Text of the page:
Healing Quotes 701

“I see the words “I know he would never hit me/physically harm me” in a lot of letters I get. Far more than I could ever, ever, ever answer or publish.

Those words break my heart, every time, because the people who write them are offering them up as an example of how the relationship can be saved and how I shouldn’t judge their partner too harshly. They mean “he’s not ABUSIVE-abusive (even though he does all these abusive and controlling things to me). I’m not like those abused women, I would leave if someone actually hit me.” They break my heart because the letter writers have had to do the calculus, the calculus called Would He Hit Me? and they offer the answer up as proof that he wouldn’t but all I can see is proof that he almost did, that he’s thinking about it, that he’s a week or a year or a hair’s breadth away from it. It’s proof that she’s thinking about it, too, that she’s had to do the math. Nathan wouldn’t hit you, but he’d punch a wall in front of you, so you can see the force of how his fists slam into things., so you can see how hurt his hand is afterward, so you know that the damage is your fault. When I read those words about how the partner doesn’t harm or hit, I can hear the echo of the guy saying them, too, like “Well, it’s not like I physically hurt you! Come on! Be reasonable (and do what I say)!“(Mentioning how “at least you don’t hit” someone kinda sorta exactly like reminding them that you could hit them, that you might hit them, that hitting them is on the list of possible things that could happen, you are a fucking goddamn hero of a man for making the difficult heroic choice not to. Someone saying this to you should always make the little hairs on the back of your neck stand up, and prompt you to look around for the exits).

And then the letters, like your letter, contain the most heartbreaking question of all, which is how, how can I be better/fix it/make it right/not make him scary and angry anymore. How can I be perfect (give up caffeine), how can I show him (check in with him by cell phone every time I change locations or company) that I’m worthy? Because the abuser-logic has worked. “When you make mistakes it’s your fault, when I make mistakes (like scaring you) it’s also your fault.” Someone doesn’t have to physically hurt you to harm you.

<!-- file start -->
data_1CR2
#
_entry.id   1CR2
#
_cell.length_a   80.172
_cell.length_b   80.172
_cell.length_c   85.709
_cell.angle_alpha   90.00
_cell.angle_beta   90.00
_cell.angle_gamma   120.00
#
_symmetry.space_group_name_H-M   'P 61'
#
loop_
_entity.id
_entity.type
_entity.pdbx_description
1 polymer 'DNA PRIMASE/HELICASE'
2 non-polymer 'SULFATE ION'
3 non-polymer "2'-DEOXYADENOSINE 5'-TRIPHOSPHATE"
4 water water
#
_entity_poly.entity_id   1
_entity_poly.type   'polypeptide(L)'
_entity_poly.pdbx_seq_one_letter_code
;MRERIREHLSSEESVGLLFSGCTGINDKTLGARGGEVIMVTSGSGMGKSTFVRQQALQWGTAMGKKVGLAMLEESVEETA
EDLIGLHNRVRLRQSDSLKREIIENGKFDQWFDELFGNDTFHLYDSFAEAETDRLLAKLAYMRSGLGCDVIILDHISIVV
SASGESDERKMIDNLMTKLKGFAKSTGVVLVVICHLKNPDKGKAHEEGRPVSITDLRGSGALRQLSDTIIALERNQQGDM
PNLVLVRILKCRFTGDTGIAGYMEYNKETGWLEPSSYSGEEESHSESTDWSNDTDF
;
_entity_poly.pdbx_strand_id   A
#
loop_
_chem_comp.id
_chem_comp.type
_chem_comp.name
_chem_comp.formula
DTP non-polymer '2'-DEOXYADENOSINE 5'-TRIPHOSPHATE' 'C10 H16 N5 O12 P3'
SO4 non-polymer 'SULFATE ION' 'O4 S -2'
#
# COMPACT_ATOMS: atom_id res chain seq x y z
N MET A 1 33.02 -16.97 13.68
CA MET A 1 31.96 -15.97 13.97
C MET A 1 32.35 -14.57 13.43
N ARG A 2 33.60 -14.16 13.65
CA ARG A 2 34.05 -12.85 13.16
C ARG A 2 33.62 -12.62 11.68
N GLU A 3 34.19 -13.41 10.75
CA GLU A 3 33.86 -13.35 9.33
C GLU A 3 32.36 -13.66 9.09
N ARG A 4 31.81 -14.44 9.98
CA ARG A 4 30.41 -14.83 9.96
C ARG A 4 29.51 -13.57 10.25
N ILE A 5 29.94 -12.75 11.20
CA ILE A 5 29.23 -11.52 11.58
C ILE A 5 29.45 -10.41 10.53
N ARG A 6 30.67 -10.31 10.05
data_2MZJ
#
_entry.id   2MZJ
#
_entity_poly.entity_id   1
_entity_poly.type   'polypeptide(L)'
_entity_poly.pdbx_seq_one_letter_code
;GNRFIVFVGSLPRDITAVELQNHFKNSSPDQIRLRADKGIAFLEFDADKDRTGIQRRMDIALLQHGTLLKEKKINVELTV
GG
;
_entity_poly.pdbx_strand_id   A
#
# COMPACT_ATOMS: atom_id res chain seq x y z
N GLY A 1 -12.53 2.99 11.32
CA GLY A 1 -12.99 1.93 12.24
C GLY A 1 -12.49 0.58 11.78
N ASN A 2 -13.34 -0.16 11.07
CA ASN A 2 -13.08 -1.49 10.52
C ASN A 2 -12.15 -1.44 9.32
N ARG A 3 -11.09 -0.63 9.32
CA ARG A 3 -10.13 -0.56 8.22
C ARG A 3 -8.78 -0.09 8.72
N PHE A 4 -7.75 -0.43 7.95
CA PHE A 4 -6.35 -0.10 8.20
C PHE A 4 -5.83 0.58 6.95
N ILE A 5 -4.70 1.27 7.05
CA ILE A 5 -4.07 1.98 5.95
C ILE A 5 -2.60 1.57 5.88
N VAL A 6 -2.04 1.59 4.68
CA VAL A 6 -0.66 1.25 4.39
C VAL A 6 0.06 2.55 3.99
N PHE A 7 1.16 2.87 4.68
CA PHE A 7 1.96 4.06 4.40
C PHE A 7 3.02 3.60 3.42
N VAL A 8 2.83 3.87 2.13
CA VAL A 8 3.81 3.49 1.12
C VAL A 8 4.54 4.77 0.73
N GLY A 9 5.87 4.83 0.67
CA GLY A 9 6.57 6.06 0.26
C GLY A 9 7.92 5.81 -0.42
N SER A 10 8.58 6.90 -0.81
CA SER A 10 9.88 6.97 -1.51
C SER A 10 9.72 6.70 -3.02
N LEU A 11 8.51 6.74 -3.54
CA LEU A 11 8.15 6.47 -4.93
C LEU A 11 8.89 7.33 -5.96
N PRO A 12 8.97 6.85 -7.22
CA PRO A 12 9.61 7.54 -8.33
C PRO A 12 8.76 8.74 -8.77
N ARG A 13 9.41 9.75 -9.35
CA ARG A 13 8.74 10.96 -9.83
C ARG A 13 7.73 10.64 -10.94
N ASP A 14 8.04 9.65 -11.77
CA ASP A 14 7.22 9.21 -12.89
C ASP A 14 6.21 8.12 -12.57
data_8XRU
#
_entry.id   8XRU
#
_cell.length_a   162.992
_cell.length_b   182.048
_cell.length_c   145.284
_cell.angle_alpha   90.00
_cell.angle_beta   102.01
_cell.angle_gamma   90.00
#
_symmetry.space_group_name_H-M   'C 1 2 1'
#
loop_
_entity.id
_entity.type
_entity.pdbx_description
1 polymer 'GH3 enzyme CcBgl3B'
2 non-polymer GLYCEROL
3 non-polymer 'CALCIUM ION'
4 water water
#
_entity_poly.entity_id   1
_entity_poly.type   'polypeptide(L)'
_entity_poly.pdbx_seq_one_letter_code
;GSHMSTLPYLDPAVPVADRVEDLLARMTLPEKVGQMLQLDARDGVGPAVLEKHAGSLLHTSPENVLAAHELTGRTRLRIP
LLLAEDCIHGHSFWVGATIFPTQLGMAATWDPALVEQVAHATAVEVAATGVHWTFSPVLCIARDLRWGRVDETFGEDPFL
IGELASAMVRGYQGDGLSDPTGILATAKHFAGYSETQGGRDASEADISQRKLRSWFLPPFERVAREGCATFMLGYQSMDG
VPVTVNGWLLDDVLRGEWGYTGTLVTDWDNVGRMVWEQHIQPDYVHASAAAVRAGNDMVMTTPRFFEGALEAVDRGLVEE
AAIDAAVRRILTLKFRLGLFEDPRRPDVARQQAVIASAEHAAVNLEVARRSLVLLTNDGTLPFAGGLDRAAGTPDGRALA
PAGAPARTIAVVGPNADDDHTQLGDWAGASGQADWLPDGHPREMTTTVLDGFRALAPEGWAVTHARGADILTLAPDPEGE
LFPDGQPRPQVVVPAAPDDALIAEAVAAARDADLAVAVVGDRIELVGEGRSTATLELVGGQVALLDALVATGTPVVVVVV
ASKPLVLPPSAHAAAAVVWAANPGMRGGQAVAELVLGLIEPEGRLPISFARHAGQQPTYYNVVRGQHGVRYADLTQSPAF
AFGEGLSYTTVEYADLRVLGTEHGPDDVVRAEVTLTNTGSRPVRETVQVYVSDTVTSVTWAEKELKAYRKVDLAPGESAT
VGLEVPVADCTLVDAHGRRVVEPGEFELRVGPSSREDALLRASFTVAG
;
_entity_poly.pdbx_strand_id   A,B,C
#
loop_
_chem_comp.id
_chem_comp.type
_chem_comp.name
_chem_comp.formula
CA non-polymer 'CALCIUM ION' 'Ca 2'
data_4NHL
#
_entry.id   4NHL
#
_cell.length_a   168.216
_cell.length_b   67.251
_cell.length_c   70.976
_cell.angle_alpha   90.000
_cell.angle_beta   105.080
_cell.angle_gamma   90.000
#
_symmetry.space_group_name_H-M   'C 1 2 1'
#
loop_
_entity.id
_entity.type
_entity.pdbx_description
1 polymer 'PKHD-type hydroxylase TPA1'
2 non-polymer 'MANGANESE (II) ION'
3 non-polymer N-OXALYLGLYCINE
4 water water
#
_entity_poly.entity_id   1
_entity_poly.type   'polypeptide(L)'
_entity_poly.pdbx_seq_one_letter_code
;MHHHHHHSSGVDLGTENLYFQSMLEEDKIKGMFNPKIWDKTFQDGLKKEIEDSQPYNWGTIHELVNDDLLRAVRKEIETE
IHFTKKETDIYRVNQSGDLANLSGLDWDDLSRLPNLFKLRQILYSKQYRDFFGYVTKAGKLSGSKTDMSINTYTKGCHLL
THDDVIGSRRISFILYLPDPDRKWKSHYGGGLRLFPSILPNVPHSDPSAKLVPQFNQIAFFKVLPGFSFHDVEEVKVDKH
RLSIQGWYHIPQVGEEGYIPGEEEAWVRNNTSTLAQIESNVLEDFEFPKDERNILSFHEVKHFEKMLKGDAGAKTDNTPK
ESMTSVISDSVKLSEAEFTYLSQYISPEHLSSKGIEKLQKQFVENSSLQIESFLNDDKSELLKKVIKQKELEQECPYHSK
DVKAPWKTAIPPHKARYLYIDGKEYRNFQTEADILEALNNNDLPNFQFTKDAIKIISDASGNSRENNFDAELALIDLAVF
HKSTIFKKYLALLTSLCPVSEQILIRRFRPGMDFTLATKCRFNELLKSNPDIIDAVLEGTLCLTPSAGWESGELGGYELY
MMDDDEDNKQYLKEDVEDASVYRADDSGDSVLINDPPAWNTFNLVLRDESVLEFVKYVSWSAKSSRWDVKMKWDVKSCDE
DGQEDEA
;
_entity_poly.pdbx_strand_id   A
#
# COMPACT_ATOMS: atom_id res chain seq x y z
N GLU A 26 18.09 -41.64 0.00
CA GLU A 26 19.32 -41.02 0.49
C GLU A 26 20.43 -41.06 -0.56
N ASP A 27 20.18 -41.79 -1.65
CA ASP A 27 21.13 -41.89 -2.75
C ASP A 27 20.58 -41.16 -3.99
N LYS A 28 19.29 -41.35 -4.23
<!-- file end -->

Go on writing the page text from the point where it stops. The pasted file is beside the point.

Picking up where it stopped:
People in non-abusive relationships don’t have to do this constant calculus. Non-abusive dudes don’t get described as “intimidating” by their girlfriends, because non-abusive dudes, even the big strong burly ones who might look pretty intimidating to a stranger don’t intimidate their girlfriends. They don’t punch walls, or throw things, or put 10,000 tiny conditions around everything, or monitor their movements or their phones. When those dudes feel lonely, they fucking call a friend, or they muddle through those lonely feelings. Non-abusive dudes don’t pat themselves on the back for not hurting women, because it doesn’t occur to them to hurt women.”
~ Captain Awkward, #640: “I Know He Would Never Physically Hurt Me” and Other Fairy Tales.

Been there, done that. I’ve seen a boyfriend that I loved, who claimed to love me, hit the steering wheel over and over, when in a rage at me. I went numb. I froze, I didn’t react, I was shut down, there was nothing in me to react. It took me four years after the relationship to understand this too is abuse.

He had lots of rages, in lots of places, for lots of reasons. He always blamed me.

I don’t recall explaining him or calculating in my mind how to explain it all to someone else, just didn’t tell others what he was doing to me and how it felt and how it affected me, changed me. And yes, he hit me, he physically assaulted me, and that was the last he got to see of me. I always told him never to hit me and that in itself shows how yes he was calculating it in his mind, and so was I.

Survivor Quotes 50